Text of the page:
Sage and Onion Turkey Burgers (recipe from American Medical Association's Family Health Cookbook)
Yield: 6 Sandwiches
1 1/4 pounds ground turkey*
2/3 cup fresh whole-wheat bread crumbs, from about 1 1/2 slices of bread
1/2 cup finely chopped onion
1/3 cup finely chopped celery or green pepper
1 egg white
1 teaspoon dried rubbed sage
1/2 teaspoon dried leaf thyme
1/2 teaspoon dried summer savory optional
1/2 teaspoon salt
1/4 teaspoon black pepper
6 whole-wheat hamburger buns plus sliced tomato, lettuce, onion, pickle, reduced-fat cheddar cheese for garnish
1. Prepare a medium-hot barbecue fire, or preheat a gas grill or broiler.
2. In a large mixing bowl, use your hands to mix together the turkey, bread crumbs, onion, celery, egg white, sage, thyme, savory, salt and pepper. Form into 6 patties, each about 1/2 inch thick.
3. Grill or broil the burgers, turning once carefully with a spatula, until browned on both sides and white throughout, about 10 minutes total. Place the buns, cut sides down, at the edge of the grill to toast lightly, about 1 minute.
4. Serve the burgers on the toasted buns, with desires toppings.
*I got my ground turkey from DiPaola Turkey Farm, a second generation family farm in New Jersey that raises free-range, antibiotic-free turkeys fed on a mix of corn and soy. The meat is sold in 16 oz containers for $8 each, enough for about 5-6 burgers, an appropriate quantity for the recipe that is not likely to leave excess. Compare that to a whole frozen turkey...did you know that 20% of all edible meat is thrown in the trash, with turkey in the lead for amount of meat likely to be thrown out by a consumer at 31%? Check out the Environmental Working Group's Meat Eater's Guide to Climate Change and Health, a succinct, informative guide challenging its readers to "reduce your impact. improve your health." Emphasizing that not all meat is created equal- lamb and beef have the greatest environmental impact- EWG encourages carnivores to "eat smart." When shopping for meat, they offer a few tips:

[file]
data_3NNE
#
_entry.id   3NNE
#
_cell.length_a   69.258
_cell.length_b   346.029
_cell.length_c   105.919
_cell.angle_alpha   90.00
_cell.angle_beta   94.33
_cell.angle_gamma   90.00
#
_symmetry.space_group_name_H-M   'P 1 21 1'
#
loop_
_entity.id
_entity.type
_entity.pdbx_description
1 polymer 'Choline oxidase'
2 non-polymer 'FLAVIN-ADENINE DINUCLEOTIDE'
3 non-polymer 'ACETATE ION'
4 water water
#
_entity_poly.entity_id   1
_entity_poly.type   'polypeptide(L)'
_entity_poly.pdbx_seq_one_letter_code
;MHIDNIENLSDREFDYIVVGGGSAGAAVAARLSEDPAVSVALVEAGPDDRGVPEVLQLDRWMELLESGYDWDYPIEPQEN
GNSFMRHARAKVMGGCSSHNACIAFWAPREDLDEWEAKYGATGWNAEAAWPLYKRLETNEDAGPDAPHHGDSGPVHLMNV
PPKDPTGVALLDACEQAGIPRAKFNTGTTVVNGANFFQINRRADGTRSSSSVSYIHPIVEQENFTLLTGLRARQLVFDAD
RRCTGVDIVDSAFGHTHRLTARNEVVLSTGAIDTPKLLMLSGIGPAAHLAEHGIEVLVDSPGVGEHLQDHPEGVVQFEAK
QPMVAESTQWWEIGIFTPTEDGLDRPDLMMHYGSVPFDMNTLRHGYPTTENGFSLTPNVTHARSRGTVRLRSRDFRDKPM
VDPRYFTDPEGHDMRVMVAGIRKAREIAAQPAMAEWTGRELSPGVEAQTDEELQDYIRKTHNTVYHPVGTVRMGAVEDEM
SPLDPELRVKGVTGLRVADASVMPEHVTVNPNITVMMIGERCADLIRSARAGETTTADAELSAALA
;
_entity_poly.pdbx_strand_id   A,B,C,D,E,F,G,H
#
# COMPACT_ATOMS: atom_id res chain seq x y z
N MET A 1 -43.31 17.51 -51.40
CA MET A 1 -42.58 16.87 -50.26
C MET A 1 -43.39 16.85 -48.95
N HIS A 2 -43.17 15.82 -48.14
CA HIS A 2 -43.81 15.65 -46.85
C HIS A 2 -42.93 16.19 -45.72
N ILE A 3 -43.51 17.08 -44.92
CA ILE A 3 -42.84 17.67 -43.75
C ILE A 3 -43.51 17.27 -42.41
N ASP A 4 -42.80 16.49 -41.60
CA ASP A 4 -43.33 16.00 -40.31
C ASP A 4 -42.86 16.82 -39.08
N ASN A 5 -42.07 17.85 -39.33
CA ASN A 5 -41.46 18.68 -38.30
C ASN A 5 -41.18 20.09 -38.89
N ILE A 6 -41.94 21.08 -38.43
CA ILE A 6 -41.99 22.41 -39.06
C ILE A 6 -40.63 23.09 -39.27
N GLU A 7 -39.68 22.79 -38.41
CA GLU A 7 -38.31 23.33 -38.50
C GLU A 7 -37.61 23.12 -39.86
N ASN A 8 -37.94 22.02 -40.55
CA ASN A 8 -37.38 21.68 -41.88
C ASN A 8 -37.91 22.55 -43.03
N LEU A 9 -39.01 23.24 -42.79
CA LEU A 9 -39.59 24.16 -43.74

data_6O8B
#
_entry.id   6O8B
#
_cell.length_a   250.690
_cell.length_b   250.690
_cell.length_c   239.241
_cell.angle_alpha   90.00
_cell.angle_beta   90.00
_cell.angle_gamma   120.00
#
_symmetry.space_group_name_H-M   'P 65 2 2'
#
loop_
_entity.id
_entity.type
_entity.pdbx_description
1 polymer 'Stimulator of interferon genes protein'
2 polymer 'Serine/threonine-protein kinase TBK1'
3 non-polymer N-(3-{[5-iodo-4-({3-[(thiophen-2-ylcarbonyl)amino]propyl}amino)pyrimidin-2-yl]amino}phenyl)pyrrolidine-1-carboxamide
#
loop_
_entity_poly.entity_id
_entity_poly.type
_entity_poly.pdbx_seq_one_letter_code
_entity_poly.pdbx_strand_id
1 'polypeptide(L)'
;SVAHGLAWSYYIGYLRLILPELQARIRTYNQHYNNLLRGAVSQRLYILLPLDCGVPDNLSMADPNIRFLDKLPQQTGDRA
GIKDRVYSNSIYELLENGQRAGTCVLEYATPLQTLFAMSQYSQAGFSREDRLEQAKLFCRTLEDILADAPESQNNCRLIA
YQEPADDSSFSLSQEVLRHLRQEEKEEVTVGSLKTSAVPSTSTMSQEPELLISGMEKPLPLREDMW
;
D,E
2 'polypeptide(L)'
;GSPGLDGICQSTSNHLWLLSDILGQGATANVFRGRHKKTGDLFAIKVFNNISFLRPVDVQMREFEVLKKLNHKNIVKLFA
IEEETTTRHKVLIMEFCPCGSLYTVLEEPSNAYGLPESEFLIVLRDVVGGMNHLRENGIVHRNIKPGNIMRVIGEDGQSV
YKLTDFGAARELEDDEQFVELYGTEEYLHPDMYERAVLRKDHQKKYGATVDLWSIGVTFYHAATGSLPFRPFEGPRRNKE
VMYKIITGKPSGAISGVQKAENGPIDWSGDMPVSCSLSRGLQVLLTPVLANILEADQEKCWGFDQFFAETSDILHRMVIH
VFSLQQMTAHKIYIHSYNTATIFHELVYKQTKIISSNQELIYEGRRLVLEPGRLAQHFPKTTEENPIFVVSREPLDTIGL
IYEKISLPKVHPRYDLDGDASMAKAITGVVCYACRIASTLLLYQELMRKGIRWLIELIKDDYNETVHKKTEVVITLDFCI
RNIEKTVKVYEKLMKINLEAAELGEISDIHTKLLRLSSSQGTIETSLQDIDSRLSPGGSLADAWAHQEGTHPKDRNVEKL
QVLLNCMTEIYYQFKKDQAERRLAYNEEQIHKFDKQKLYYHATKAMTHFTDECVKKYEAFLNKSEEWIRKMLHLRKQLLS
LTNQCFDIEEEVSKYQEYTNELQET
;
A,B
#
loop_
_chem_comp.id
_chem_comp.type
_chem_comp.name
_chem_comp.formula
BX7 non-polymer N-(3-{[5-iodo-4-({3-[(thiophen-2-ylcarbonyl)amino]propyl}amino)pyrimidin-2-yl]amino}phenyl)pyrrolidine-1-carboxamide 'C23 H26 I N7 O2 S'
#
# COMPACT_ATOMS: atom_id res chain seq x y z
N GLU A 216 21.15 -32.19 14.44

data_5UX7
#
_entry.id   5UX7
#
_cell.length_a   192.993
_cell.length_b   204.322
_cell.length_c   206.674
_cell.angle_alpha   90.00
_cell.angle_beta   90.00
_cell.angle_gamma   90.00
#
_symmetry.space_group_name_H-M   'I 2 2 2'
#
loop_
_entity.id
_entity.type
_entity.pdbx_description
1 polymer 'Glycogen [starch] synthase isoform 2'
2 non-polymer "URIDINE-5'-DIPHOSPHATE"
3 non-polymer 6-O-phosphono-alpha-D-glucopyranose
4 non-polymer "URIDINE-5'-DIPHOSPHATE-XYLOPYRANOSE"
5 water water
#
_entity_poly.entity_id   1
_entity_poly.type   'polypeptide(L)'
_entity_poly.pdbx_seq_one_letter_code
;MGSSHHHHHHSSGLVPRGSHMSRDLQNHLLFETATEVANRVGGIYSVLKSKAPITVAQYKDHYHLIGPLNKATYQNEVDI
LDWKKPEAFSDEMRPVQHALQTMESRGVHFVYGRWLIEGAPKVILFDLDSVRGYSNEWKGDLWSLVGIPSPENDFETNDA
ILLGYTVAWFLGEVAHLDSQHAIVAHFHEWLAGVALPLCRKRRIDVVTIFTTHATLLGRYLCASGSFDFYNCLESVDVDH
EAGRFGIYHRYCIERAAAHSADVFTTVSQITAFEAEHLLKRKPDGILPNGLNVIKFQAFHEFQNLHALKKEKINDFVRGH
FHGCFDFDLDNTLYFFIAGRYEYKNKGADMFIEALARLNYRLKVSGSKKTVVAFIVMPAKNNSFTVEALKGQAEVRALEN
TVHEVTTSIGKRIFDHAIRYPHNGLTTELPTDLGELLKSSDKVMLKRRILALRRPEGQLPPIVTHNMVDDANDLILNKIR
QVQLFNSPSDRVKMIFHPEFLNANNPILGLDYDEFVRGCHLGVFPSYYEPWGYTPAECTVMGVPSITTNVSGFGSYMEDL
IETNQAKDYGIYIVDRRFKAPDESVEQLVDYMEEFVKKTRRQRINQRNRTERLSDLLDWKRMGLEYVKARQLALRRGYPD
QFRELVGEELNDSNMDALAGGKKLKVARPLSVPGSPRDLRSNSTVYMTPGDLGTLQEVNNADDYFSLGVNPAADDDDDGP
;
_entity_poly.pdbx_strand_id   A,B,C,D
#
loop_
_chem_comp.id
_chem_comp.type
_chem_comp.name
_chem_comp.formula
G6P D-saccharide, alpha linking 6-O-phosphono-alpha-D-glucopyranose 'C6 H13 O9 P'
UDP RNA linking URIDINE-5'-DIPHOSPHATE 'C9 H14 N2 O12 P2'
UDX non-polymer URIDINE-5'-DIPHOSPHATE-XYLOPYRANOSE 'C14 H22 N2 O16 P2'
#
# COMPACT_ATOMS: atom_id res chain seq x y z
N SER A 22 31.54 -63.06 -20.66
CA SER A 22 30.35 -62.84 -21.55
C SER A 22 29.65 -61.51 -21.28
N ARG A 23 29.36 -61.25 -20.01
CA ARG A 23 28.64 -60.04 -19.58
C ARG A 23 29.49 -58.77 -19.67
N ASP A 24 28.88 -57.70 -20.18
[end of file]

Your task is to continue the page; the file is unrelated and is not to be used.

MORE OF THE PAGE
- Grass fed or pasture-raised meat
- Lean cuts
- No antibiotics or hormones
- Certified Organic
- Certified Humane
- Local (DiPaola "turkeys are raised on the property from birth to death, with all of the processing done on-site")
- Unprocessed, nitrate-free and low sodium
"Happy Turkeys, Friendly People." Web log post. What Is Fresh. Web. 19 July 2011. <http://whatisfresh.tumblr.com/post/380986380/dipaola-turkeys-union-square-greenmarket-market-intervie>.
"Report-2011 Meat Eaters Guide." Environmental Working Group. Web. 19 July 2011. <http://breakingnews.ewg.org/meateatersguide/a-meat-eaters-guide-to-climate-change-health-what-you-eat-matters/>.
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